5. Dissertation Research. EDS 699 Graduate Thesis (minimum-six credits).

Special Programs in Literacy

Reading Recovery (Center for Early Literacy)

The College of Education and Human Development is a regional Reading Recovery Teacher Leader and Teacher Training Site. Interested applicants must have the involvement of the superintendent and school board in order to apply for Teacher Leader or Teacher Training. Reading Recovery coursework may be applied to graduate programs if approved by one’s faculty advisor. For further information, call the Center for Early Literacy Recovery (207) 581-2438.

Literacy Collaborative

The Literacy Collaborative is a comprehensive model for school reform provided as a collaboration between The University of Maine, The Ohio State University, and elementary schools. It is a long-term professional development program designed to provide a school-wide approach to literacy instruction. The goal of the program is to assure successful literacy acquisition for every child. Literacy Collaborative schools make a long-term commitment to creating a system for successful primary literacy education. This commitment includes:

– development of a school leadership team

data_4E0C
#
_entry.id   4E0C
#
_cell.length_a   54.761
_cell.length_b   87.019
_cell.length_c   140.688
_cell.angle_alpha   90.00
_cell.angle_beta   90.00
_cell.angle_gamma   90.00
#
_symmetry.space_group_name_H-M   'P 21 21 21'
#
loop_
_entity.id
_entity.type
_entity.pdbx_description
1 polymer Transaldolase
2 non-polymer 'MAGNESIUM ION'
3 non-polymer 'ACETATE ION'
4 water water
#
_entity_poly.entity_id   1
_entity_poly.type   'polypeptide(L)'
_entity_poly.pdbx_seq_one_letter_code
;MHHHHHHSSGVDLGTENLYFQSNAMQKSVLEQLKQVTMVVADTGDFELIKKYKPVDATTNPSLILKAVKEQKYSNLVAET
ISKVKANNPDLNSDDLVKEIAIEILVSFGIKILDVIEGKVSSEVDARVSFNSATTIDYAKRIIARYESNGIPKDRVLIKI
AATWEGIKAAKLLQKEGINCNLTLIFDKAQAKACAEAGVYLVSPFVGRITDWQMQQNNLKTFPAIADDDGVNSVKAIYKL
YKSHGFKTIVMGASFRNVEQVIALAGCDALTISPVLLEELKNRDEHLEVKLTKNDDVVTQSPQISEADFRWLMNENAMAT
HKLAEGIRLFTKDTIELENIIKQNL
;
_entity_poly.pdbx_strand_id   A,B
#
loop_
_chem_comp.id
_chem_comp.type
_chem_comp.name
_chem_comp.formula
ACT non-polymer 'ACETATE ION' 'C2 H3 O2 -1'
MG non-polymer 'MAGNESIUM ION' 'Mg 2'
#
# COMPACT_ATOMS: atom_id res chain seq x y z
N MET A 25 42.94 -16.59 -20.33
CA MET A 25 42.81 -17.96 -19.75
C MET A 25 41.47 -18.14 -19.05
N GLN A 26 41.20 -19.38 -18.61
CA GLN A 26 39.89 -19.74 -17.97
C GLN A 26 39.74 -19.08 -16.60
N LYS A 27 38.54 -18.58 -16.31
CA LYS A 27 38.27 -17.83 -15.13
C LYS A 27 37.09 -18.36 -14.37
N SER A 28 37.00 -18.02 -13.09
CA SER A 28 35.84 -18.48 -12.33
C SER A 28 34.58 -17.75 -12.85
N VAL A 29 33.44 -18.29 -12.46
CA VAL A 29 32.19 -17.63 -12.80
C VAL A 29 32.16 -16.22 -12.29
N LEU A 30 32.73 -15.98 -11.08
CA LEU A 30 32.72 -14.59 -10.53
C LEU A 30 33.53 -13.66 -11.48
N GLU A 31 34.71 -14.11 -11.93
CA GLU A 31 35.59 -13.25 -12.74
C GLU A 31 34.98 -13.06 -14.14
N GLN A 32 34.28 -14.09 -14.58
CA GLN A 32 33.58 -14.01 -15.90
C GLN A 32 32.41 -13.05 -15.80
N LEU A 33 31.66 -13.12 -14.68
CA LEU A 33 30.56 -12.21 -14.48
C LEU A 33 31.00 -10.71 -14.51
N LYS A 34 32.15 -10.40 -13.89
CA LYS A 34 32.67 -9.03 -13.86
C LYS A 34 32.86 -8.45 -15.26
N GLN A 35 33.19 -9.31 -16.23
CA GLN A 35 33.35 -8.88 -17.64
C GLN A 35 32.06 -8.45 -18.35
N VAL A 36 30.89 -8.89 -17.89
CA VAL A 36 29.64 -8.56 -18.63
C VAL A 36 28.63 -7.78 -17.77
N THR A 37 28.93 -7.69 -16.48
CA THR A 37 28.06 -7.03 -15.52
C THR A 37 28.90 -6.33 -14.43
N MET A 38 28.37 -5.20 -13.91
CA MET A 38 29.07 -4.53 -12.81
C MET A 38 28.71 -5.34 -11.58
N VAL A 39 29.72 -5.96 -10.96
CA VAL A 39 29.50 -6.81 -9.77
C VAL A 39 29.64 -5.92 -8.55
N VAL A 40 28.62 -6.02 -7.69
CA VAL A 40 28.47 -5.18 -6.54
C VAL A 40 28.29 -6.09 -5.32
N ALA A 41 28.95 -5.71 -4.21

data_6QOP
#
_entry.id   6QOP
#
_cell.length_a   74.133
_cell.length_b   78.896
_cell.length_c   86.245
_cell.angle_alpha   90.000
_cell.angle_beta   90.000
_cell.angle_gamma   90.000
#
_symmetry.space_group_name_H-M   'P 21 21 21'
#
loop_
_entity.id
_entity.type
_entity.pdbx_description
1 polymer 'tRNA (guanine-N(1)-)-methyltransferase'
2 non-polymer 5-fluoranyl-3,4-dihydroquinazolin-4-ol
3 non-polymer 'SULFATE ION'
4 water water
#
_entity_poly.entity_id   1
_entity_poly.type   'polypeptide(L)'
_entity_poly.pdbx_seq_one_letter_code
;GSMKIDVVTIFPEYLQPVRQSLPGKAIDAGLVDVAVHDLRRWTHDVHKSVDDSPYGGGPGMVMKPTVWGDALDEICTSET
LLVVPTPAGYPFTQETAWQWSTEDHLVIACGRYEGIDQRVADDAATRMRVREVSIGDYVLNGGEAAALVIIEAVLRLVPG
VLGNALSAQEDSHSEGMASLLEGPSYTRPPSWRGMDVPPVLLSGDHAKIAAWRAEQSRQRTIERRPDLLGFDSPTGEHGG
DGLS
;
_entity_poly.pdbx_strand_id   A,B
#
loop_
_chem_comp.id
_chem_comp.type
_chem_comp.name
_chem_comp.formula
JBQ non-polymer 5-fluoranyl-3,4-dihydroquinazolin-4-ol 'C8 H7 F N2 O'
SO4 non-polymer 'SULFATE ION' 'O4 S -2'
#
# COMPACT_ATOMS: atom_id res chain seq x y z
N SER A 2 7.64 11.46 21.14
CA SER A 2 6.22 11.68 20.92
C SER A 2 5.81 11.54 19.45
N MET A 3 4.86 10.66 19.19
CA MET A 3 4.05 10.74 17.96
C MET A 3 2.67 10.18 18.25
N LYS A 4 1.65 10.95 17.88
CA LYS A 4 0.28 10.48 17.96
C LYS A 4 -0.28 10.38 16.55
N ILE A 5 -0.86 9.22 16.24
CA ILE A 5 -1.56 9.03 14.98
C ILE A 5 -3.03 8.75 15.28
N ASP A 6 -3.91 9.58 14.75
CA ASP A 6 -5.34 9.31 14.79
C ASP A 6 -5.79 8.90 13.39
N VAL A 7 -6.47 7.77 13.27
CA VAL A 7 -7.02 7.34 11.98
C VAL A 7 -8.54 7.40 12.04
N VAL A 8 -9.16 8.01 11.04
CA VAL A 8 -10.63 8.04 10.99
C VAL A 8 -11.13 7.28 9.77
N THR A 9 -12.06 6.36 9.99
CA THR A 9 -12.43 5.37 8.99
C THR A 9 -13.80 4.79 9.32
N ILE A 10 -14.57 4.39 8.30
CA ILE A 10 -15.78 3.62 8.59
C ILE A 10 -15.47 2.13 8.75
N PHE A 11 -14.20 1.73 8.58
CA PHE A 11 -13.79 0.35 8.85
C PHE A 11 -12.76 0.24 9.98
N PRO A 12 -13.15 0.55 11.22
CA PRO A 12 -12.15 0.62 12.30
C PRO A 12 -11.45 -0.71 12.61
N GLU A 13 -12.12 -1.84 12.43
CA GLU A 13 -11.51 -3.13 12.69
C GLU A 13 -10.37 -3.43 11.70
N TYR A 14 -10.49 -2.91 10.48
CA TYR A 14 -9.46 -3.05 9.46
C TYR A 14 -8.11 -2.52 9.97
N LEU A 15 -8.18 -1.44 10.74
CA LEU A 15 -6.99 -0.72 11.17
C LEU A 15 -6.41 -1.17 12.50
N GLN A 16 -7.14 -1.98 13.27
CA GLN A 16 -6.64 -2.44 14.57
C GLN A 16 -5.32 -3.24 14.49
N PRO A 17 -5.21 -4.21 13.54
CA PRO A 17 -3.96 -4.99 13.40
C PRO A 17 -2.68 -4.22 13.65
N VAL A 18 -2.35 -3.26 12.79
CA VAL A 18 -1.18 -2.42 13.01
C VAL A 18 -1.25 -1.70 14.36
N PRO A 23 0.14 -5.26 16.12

– training and support of a literacy coordinator within the school
– establishment of long-term professional development for every member of the primary
– provision of a safety net for at-risk children
– implementation of a home book program
– data collection to monitor the progress of children during implementation of the Literacy Collaborative program in the school

During the first year of participation, a school identifies one member of the primary staff to become the literacy coordinator. This person enrolls in EEL 631 Early Literacy Learning, a yearlong, six credit course provided at the University. At the same time, the school team participates in a team training provided by the University Literacy Collaborative faculty member. Subsequently, the literacy coordinator provides on-going professional development for teachers at the school site, and the school team oversees and monitors the effectiveness of its literacy program. The school team and literacy coordinator maintain on-going contact with the University Literacy Collaborative faculty member as long as the school participates in the Collaborative.

National Writing Project

The Maine Writing Project is an affiliate of the National Writing Project, a network of educators at all levels dedicated to the improvement of the teaching of writing across the curriculum. Students may be nominated by peers or administrators, or may nominate themselves for participation in the summer invitational institute. The institute focuses on current theory, research, and best practices in composing for learning. Participants engage in developing and sharing best teaching practices by crafting their own creative and expository writing, and creating a presentation in the area of their teaching expertise. Participants earn six graduate credits that fit most College of Education and Human Development programs of graduate study. At the completion of the institute, participants become Fellows and Teacher/Consultants in the National Writing Project Network. Call the Literacy office for more information on nominations (207) 581-2438.